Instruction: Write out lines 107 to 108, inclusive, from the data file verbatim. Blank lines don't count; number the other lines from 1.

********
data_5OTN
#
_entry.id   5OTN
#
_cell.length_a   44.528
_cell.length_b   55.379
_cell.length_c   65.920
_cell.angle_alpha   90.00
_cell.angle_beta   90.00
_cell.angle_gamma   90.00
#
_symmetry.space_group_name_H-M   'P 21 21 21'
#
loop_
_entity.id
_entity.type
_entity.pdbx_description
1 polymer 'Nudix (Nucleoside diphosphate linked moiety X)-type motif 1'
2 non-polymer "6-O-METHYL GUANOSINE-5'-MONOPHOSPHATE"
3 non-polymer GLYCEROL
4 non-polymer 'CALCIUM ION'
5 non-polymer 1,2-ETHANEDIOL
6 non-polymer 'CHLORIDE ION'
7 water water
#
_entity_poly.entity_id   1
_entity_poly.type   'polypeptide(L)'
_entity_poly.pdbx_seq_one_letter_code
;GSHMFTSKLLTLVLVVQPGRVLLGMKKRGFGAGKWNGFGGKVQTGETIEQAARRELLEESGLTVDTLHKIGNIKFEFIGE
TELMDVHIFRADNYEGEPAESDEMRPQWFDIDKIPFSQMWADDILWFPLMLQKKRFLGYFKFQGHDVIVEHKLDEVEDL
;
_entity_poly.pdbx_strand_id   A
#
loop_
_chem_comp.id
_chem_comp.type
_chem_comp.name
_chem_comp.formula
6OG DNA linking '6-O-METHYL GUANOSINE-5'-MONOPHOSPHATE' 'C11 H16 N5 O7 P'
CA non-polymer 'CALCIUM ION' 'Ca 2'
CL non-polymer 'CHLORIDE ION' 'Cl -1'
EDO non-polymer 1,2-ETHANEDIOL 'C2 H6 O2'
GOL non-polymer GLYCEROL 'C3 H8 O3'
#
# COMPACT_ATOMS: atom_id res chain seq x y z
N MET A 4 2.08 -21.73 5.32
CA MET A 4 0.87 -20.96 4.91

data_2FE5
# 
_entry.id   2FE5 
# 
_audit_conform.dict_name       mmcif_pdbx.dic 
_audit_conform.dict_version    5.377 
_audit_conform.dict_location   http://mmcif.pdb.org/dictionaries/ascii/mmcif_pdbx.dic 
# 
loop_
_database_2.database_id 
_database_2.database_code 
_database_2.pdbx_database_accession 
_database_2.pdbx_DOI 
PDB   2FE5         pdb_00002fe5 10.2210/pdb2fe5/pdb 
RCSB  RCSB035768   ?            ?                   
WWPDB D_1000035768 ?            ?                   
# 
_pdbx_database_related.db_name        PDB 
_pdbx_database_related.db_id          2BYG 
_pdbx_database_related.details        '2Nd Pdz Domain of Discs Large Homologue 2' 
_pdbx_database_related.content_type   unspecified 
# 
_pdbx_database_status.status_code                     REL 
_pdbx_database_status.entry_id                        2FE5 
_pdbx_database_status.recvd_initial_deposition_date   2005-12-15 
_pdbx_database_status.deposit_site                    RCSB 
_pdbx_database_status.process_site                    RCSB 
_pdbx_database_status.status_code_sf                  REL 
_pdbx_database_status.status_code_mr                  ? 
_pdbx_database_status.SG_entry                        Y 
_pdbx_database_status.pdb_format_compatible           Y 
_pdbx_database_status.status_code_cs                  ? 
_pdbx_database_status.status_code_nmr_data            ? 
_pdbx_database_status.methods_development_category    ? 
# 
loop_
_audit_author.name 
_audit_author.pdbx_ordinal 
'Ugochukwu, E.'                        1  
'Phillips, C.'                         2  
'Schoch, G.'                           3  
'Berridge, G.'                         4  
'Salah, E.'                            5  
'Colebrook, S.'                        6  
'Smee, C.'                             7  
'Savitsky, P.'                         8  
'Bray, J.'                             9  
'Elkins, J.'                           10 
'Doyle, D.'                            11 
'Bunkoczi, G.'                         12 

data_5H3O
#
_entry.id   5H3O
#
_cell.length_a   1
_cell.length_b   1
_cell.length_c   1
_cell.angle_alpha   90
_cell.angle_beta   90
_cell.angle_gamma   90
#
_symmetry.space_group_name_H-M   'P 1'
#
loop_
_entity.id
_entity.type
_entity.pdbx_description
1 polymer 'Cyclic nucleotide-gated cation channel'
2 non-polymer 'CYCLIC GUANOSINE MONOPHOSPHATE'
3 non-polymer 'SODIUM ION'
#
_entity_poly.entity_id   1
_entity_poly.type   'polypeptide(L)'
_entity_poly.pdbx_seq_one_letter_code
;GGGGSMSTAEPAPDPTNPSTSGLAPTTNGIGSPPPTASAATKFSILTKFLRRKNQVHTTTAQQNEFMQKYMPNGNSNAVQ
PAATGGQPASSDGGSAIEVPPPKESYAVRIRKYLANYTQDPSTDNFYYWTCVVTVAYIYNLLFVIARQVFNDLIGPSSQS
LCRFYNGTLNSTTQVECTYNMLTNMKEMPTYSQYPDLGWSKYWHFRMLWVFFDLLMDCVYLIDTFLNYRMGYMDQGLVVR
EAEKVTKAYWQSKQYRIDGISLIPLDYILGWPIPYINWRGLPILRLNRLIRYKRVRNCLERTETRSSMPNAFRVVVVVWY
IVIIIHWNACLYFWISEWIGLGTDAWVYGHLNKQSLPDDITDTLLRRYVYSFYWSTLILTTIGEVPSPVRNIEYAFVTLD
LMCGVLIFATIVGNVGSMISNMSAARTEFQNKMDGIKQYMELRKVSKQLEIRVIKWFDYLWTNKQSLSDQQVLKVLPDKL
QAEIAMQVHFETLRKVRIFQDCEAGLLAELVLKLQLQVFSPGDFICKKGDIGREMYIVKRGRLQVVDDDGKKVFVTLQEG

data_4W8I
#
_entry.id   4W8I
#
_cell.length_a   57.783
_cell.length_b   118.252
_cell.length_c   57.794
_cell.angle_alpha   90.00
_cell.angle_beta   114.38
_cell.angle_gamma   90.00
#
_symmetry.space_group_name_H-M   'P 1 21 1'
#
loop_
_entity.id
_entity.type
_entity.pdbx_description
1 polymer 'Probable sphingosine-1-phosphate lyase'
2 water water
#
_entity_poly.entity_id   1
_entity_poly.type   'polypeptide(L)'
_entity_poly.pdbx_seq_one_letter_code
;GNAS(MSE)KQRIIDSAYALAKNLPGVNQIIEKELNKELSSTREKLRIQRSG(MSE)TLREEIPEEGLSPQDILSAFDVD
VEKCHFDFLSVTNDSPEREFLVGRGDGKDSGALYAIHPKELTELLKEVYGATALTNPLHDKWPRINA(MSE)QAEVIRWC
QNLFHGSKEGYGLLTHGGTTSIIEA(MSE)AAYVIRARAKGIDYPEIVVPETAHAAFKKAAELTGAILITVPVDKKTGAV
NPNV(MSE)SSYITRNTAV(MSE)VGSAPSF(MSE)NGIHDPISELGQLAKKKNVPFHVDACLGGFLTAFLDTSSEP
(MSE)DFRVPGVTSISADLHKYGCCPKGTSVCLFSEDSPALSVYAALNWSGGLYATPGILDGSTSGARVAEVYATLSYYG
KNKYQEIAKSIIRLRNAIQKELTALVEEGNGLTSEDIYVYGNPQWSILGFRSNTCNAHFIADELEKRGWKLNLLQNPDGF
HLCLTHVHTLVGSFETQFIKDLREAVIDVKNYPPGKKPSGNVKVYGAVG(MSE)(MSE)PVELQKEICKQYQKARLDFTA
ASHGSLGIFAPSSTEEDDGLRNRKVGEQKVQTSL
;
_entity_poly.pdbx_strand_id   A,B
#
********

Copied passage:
_cell.angle_gamma   90
#